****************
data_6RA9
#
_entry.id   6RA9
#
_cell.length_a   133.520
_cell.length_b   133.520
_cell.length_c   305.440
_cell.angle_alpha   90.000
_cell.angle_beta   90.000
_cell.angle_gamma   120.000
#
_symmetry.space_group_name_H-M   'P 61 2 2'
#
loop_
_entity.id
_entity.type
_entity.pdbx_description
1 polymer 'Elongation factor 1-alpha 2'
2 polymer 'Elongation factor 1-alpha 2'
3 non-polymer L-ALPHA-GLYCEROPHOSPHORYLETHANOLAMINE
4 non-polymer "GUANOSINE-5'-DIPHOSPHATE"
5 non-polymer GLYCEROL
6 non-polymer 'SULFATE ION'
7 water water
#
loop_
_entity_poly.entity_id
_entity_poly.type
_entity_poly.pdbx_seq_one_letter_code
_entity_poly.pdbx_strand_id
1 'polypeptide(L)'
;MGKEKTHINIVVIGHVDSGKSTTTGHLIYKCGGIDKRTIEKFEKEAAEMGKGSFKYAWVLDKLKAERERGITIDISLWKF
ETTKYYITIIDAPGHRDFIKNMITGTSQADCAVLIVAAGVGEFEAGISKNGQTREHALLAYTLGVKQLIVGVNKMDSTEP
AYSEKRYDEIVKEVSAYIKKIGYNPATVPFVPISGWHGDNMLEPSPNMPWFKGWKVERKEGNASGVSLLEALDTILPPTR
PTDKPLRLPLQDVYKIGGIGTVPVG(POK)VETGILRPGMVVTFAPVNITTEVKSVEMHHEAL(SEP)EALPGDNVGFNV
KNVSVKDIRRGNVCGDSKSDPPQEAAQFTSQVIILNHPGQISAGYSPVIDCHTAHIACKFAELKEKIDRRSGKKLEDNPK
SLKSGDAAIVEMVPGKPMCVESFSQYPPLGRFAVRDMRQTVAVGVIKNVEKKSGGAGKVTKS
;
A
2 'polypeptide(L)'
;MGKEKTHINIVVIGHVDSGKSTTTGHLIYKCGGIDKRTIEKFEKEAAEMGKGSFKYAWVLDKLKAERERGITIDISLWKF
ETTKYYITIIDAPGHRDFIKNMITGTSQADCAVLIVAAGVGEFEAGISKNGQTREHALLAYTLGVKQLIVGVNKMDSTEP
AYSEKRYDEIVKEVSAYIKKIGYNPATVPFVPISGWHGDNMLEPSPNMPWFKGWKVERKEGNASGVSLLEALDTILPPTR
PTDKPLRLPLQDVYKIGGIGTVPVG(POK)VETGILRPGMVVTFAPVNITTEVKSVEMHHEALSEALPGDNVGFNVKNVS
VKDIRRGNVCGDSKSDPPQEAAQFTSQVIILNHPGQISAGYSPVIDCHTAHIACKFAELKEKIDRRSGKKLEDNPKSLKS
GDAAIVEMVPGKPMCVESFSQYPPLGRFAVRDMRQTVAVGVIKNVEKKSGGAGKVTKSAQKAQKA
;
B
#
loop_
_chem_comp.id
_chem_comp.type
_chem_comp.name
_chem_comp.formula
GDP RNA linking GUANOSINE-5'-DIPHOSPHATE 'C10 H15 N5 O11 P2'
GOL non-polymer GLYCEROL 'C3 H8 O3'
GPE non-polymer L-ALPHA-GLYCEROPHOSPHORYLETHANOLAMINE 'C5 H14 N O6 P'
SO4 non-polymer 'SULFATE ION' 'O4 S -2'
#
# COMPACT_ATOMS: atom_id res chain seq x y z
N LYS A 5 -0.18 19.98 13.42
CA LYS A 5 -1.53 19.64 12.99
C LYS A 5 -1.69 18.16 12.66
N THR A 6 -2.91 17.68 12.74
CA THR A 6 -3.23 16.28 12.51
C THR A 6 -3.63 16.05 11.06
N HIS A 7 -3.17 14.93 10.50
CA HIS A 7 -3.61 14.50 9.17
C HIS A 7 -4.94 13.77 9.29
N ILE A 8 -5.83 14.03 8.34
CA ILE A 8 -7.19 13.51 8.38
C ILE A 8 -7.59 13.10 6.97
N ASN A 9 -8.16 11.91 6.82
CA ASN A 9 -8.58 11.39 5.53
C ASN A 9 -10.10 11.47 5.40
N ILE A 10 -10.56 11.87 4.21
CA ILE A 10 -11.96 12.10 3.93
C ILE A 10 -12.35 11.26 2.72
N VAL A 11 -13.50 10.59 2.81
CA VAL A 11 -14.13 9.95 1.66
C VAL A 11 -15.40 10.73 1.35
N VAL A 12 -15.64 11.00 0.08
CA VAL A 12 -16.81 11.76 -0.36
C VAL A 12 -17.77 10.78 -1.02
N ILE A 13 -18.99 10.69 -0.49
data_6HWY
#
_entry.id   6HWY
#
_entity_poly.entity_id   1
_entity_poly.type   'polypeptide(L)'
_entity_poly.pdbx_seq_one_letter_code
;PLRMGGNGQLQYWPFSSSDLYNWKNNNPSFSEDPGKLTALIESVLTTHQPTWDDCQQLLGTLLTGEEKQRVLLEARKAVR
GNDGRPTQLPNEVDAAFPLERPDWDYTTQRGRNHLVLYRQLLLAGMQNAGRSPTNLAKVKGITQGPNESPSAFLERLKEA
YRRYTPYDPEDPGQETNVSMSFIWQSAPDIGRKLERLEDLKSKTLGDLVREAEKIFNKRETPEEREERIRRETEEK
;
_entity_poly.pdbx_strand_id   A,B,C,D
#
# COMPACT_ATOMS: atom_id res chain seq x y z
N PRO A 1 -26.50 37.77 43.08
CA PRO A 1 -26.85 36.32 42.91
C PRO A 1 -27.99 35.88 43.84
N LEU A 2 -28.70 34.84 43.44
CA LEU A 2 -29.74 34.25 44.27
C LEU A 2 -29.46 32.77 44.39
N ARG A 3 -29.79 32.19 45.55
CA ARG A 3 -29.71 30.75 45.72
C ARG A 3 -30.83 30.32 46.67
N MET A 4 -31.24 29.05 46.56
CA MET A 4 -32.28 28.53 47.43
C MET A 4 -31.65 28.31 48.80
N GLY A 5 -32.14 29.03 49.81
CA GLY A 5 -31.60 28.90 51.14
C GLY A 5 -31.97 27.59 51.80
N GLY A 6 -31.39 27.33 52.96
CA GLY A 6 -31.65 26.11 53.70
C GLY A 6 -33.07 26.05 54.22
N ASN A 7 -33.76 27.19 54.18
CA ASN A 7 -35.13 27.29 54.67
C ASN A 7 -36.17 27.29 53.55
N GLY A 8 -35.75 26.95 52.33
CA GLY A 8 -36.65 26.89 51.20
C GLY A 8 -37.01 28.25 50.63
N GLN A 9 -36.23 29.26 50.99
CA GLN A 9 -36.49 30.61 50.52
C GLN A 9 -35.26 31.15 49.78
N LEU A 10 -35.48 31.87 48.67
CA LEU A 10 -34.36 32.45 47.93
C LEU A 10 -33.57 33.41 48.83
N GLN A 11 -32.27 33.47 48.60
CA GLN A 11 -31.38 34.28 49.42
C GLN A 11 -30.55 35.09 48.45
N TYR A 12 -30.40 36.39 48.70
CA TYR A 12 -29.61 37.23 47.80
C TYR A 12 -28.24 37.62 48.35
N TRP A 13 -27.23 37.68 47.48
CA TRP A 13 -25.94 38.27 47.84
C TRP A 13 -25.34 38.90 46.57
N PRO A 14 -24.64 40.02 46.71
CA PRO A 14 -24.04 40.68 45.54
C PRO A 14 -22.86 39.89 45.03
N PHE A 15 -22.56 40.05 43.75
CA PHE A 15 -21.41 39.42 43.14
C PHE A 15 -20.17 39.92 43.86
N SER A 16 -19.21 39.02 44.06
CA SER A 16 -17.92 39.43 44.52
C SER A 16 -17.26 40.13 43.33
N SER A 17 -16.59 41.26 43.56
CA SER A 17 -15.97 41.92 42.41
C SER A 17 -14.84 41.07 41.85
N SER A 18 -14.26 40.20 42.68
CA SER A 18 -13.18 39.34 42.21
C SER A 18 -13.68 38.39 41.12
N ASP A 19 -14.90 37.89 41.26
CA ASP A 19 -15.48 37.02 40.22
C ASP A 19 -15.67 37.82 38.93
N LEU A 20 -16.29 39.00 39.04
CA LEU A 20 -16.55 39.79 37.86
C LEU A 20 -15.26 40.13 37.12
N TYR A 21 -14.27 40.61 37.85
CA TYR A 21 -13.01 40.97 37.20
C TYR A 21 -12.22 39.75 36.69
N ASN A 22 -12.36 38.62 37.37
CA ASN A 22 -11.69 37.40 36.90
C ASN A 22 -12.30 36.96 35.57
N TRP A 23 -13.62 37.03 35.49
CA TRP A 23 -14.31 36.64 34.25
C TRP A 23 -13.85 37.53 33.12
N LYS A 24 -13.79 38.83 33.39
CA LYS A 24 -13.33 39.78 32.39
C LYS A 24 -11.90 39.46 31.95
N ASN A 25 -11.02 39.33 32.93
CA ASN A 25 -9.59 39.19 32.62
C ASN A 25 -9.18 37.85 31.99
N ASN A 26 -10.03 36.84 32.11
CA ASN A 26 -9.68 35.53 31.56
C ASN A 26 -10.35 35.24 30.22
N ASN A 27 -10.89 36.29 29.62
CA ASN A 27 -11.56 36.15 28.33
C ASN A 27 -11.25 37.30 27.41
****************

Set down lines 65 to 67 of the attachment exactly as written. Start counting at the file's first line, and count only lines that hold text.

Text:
CA THR A 6 -3.23 16.28 12.51
C THR A 6 -3.63 16.05 11.06
N HIS A 7 -3.17 14.93 10.50